Morphy completed his PhD from the University of New South Wales (Sydney) in 2017. He was a recipient of the UNSW scholarship program with a top up funds from the Organization for the Prohibition of Chemical Weapons as Graduate Research Fellow. He is a member of mass spectrometry societies in Australia, Singapore and USA.
After his PhD, he was a Research Fellow at Yong Loo Lin School of Medicine, National University of Singapore in conjunction with Synthetic Biology for Clinical and Technological Innovation Centre.
Before UNSW, Morphy was a Police Chief Inspector of the Philippine National Police as a forensic chemist for more than 10 years. He continued with United Nations Directorate for Peacekeeping Operation as Forensic Expert and assigned in Sudan (2009) and Timor-Leste (2011). After UN, he received an OPCW Research Fellowship and spent at Eidgenössische Technische Hochschule (ETH) Zürich with Prof Renato Zenobi focusing on developing plasma-based ionization mass spectrometry.
My research focused on integrating and synergizing nanoscience and nanotechnology in developing, understanding and characterizing MS ionization source for various applications e.g., agriculture, clinical, environmental, forensics, home security.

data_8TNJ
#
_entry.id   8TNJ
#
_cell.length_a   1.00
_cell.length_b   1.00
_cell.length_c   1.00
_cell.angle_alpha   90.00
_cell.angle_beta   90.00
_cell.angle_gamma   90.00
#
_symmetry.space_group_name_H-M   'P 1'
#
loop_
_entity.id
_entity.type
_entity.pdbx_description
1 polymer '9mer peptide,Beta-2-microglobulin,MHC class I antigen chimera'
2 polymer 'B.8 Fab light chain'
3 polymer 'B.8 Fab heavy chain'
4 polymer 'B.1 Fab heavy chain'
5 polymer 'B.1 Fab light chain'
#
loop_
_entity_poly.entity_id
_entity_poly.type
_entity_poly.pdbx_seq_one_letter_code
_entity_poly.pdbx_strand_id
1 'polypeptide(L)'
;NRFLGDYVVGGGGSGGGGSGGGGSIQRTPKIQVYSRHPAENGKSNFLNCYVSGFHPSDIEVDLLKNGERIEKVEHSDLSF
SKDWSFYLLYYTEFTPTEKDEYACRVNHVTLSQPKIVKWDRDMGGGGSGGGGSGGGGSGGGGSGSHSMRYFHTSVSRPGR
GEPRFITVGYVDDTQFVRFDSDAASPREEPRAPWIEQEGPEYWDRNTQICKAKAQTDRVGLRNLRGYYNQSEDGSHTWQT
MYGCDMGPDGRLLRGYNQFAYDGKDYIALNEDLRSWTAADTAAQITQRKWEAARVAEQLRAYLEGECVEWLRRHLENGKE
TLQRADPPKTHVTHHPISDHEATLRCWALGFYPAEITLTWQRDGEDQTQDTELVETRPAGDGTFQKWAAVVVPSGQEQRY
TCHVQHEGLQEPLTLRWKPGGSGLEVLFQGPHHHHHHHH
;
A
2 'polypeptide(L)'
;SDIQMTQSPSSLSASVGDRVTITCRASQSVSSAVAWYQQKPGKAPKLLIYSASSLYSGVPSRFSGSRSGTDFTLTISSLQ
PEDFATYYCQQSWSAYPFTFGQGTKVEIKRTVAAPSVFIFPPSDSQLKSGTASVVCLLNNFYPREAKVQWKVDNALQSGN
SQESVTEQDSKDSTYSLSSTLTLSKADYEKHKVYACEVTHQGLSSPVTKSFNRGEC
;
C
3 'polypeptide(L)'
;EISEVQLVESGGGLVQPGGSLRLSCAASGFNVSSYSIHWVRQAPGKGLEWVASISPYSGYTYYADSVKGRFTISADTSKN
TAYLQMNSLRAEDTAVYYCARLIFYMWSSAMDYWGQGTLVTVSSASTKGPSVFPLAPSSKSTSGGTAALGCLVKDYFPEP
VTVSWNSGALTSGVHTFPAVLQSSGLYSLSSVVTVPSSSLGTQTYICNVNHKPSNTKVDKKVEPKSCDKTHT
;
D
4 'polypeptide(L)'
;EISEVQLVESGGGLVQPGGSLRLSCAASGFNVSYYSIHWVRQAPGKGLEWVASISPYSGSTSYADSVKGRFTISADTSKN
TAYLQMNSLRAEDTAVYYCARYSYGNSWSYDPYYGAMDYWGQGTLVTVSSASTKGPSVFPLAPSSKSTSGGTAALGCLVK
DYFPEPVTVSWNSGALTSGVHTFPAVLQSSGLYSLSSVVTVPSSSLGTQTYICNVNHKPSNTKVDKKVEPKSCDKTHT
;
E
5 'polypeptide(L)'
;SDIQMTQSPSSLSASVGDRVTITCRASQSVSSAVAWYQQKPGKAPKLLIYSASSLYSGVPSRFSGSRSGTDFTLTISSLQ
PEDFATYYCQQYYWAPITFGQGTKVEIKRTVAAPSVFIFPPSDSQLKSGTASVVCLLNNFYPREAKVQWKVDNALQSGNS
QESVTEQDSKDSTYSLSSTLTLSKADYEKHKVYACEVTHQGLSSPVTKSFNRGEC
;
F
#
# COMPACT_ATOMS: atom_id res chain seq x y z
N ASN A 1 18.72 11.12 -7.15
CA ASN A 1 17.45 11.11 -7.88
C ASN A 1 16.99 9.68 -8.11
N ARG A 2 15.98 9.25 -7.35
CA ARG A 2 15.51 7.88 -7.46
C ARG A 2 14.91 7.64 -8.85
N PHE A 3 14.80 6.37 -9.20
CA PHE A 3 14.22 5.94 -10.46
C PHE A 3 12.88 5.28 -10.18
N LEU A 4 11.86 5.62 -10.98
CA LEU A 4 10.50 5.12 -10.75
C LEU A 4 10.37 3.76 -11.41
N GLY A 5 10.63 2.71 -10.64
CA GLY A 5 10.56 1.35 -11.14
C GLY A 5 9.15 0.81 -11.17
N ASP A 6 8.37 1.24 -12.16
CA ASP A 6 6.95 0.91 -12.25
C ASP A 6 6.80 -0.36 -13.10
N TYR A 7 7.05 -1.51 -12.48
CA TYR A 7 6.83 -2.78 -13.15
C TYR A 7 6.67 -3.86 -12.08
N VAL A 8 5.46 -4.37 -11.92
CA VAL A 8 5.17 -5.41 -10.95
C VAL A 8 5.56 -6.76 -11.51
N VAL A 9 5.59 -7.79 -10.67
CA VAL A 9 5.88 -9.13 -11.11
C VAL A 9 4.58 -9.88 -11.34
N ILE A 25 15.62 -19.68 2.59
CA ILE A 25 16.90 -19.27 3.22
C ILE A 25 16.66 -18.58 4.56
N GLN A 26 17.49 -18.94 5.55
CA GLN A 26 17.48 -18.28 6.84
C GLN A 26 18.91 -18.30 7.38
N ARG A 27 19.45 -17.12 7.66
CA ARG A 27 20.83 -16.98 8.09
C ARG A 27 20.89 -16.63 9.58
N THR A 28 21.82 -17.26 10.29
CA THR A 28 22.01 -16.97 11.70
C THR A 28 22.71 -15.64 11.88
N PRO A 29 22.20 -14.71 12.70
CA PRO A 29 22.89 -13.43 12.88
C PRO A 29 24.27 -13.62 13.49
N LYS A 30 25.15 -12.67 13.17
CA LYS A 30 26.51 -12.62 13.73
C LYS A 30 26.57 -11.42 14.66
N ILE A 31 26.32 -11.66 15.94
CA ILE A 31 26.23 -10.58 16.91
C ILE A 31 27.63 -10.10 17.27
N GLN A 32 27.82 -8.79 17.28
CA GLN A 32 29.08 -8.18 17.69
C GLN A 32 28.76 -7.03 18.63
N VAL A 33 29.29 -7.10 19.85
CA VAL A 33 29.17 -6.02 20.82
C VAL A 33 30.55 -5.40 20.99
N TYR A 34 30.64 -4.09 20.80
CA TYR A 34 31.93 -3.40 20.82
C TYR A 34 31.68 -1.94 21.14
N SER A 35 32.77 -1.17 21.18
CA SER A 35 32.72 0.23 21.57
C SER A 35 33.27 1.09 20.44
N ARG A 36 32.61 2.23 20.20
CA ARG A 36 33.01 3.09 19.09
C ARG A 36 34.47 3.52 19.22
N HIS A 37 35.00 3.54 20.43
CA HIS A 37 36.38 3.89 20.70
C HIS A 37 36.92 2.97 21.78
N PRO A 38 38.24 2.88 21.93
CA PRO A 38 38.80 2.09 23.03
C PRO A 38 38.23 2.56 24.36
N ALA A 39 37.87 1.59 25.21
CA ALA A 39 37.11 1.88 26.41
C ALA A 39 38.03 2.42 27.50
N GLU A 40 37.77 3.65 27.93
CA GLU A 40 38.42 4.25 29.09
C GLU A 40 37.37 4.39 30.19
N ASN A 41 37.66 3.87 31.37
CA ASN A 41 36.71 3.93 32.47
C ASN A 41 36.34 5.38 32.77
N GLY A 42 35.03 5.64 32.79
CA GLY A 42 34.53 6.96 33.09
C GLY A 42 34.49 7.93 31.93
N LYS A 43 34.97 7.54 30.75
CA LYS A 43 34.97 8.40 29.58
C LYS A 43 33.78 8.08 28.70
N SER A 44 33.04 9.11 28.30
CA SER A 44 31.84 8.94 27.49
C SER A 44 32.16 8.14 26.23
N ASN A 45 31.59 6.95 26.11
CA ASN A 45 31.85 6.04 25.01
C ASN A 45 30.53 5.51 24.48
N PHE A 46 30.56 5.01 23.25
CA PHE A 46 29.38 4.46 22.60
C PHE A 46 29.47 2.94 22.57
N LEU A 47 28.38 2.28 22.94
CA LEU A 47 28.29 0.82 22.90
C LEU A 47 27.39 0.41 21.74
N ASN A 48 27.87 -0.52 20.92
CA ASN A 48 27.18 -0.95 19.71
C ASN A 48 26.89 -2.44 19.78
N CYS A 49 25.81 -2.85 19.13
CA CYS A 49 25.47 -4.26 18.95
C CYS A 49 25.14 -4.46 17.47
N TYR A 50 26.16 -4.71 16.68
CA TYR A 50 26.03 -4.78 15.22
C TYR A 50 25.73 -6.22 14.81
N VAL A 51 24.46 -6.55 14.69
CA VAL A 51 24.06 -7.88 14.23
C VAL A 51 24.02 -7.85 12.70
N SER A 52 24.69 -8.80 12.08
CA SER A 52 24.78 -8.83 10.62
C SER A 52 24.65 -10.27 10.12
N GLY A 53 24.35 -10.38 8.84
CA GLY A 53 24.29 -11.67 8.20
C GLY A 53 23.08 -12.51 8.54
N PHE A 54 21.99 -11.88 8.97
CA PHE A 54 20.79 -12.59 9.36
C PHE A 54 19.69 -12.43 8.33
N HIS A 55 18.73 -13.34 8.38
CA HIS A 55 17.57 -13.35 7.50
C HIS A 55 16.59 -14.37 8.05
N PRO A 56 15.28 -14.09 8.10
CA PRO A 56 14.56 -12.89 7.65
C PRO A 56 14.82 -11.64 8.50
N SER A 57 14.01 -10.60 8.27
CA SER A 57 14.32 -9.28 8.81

Specialization: Analytical chemistry and instrumentation
Focus area: portable ambient mass spectrometry and surface chemistry
Our project will develop in-field assessment of grape quality, composition and fungal taint compounds. The work builds upon our expertise for quantifying volatiles linked to grape fungal infection and will extend to volatiles linked to wine faults and taints.
Currently, the focus is on developing a rapid and direct method for the detection of volatile grape biomarkers using mass spectrometry. Firstly, a library of different adsorbent materials with ultrahigh surface areas that selectively capture our target compounds will be developed and characterized. Secondly, a new sampling and ionization source for mass spectrometry will be developed that enables analytes to be selectively and rapidly detected by integrating thermal desorption with ambient ionization for the first time. The performance of this library of thermal desorption materials and this ionization approach will be compared to that of commercially available materials (e.g., polymer Tenax) and instrumentation (i.e. gas chromatography mass spectrometry).